While Black Fox wasn’t the first to receive the simulcast treatment, we got to see this the same time Japanese theaters had it, it is the first time I’ve watched one. Namely because it isn’t tied to an existing franchise and it did look really cool. So when it got a fair bit of hype, I felt confident enough in checking it out. Unfortunately for me, and for Black Fox, the film is the definition of average.
All I knew about this movie coming into it was that it seemed to be about ninjas. When it opened up on a girl being chased by one, and knowing that the girl was clearly the main character, it wasn’t hard to figure out this was some kind of training. The sequence is really good, and in some ways, the best part of the film.
You learn that the girl, Rikka, is expected to take up her grandfather’s legacy and lead the Isurugi clan when she comes of age. However, she has other plans. Her father is a scientist who makes cools stuff like animal drones that have human-like AI. Rikka would like nothing more than to follow in her father’s footsteps.
Flash-forward and Rikka has taken the first major step to achieving her dreams, even if it is to the disappointment of her grandfather, getting into the same school her father attended. Now she’s coming home to share the good news AND celebrate her birthday. Unfortunately, the past has come to haunt Rikka’s father, and I’m sure you don’t need me to tell you where this is going…
In that moment Rikka abandons her aspirations and takes up the blade to seek revenge on the man and all who took her family from her. Which would be cool, except the film abandons this idea in favor of exploring some themes of forgiveness and becoming your own person.
From my summary, you can probably already sense a big problem with the film. It’s predictable. So much so, that it almost feels like a paint by numbers for how to make a successful blockbuster hit. There’s not a single thing you shouldn’t be able to see coming a mile away, and that’s one of the biggest problems I have with Black Fox.
Outside the minor deviation from this just being a ninja movie to becoming something closer to a Spider-Man film, the whole thing is just one trope after another. While none of them are bad or hurt the integrity of the film, the lack of risk or innovation is sorely felt here.
My other gripe is that the whole “revenge” aspect of the film is completely abandoned. It makes sense when Rikka doesn’t kill the first guy she interacts with, but as time goes on, it gets harder to accept that she would give up on it because her robot pets told her to. On the one hand, forgiveness is powerful, and the people she ultimately does forgive, do ultimately deserve it. Though, on the other hand, having it completely removed from the table didn’t feel good, especially as events unfold.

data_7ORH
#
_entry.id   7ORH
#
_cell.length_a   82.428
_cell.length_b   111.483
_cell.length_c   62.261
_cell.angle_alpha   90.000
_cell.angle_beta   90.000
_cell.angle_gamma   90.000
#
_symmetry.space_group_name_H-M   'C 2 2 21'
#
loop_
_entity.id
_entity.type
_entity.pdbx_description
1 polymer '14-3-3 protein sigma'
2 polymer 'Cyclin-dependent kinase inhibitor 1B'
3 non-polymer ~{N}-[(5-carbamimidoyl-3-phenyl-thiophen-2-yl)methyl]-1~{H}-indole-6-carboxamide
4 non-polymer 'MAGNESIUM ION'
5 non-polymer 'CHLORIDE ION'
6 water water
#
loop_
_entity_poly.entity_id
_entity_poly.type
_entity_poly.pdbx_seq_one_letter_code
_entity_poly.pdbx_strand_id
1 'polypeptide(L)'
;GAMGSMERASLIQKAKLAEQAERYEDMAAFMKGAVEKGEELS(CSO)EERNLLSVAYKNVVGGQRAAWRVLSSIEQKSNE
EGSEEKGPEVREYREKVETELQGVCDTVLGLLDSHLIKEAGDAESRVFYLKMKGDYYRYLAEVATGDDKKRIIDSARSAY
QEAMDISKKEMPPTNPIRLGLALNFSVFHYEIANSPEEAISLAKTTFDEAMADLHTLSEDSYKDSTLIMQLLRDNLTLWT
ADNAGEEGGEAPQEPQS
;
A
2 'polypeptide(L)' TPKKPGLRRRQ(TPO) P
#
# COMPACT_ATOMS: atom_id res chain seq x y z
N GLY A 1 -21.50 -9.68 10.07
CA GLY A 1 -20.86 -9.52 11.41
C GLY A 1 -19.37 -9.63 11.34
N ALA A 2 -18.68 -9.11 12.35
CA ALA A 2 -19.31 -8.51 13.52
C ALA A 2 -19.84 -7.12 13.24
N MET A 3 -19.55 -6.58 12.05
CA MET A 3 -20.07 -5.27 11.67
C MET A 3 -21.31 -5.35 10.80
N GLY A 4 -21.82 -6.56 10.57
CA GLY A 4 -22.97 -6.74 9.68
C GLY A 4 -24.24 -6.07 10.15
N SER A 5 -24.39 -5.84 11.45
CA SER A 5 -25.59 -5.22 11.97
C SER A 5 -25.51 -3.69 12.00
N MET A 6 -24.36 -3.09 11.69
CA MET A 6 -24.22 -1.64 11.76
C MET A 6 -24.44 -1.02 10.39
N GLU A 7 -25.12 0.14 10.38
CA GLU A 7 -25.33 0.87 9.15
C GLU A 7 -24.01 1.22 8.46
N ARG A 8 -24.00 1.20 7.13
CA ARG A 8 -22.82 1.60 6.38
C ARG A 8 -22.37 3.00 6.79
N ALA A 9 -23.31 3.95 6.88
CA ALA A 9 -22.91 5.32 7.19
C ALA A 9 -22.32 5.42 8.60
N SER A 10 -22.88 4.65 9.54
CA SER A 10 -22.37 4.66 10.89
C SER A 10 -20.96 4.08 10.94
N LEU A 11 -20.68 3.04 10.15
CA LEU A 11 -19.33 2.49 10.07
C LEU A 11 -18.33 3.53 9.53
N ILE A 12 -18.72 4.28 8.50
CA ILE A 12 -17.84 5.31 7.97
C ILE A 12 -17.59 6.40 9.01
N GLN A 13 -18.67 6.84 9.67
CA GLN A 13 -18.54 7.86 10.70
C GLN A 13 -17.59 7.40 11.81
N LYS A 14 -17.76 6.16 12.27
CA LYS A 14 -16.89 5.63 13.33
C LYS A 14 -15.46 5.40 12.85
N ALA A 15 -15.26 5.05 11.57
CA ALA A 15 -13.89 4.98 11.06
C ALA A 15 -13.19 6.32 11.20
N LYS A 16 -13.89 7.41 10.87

An example is likely needed here. Toward the end of the movie, the bad guy from the evil company (which is so obviously evil it is hilarious) sends an evil drone based on stolen technology from Rikka’s dad after her. It destroys a bunch of the city and everybody can clearly tell the corporation made it. I find it hard to believe that Rikka is going to somehow resolve this peacefully with no casualties.
Furthermore, as an aside, can I just say that it is so stupid that when the people confront the corporation about the evil robots that all the doubts and outrage is dispelled because the corporation says they’ll pay for all the damages, help rebuild, etc… Then the CEO or whatever he is also announces that they are changing the name of the city to be his name. It’s so stupid, I honestly don’t get this part at all.
This is probably an issue more specific to me, but it all felt incredibly cheesy. Perhaps this wouldn’t have stuck with me as such a big deal if Black Fox actually had any resolution. That’s right folks, the film doesn’t have an ending. It “resolves” an arc of a much bigger story, but it also doesn’t seem like the movie will be getting a continuation as one hasn’t been announced (at least to my knowledge).
After doing a bit of research, it seems like this was the product of a failed TV show, which is likely why this occurs. But then, I have to ask, why was this even released? I just can’t help but feel that this is a half-baked product that teases more that may never come. Perhaps the popularity of the film, as it was pretty well received in general, will get it there, though I can’t say I’m looking forward to more.
Look, it’s not like Black Fox is a bad movie. The animation is really good and the story it tells is tried and true. It just needed more, and I don’t just mean the runtime, I mean this in almost every respect. That’s why I can’t ultimately recommend the film. While you may enjoy it, the experience ultimately feels lacking.
That’s it for Black Fox. How did you enjoy it? I know that I wasn’t the only one who felt a bit baffled by this, but maybe you saw something I didn’t. I’d love to hear your thoughts. If you want to support my efforts here, please click one of my donation buttons below as the support is appreciated. Thank you so much for reading and I hope to see you again soon!
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Probably the Best Video Game Adaptation Turned Anime I’ve Seen
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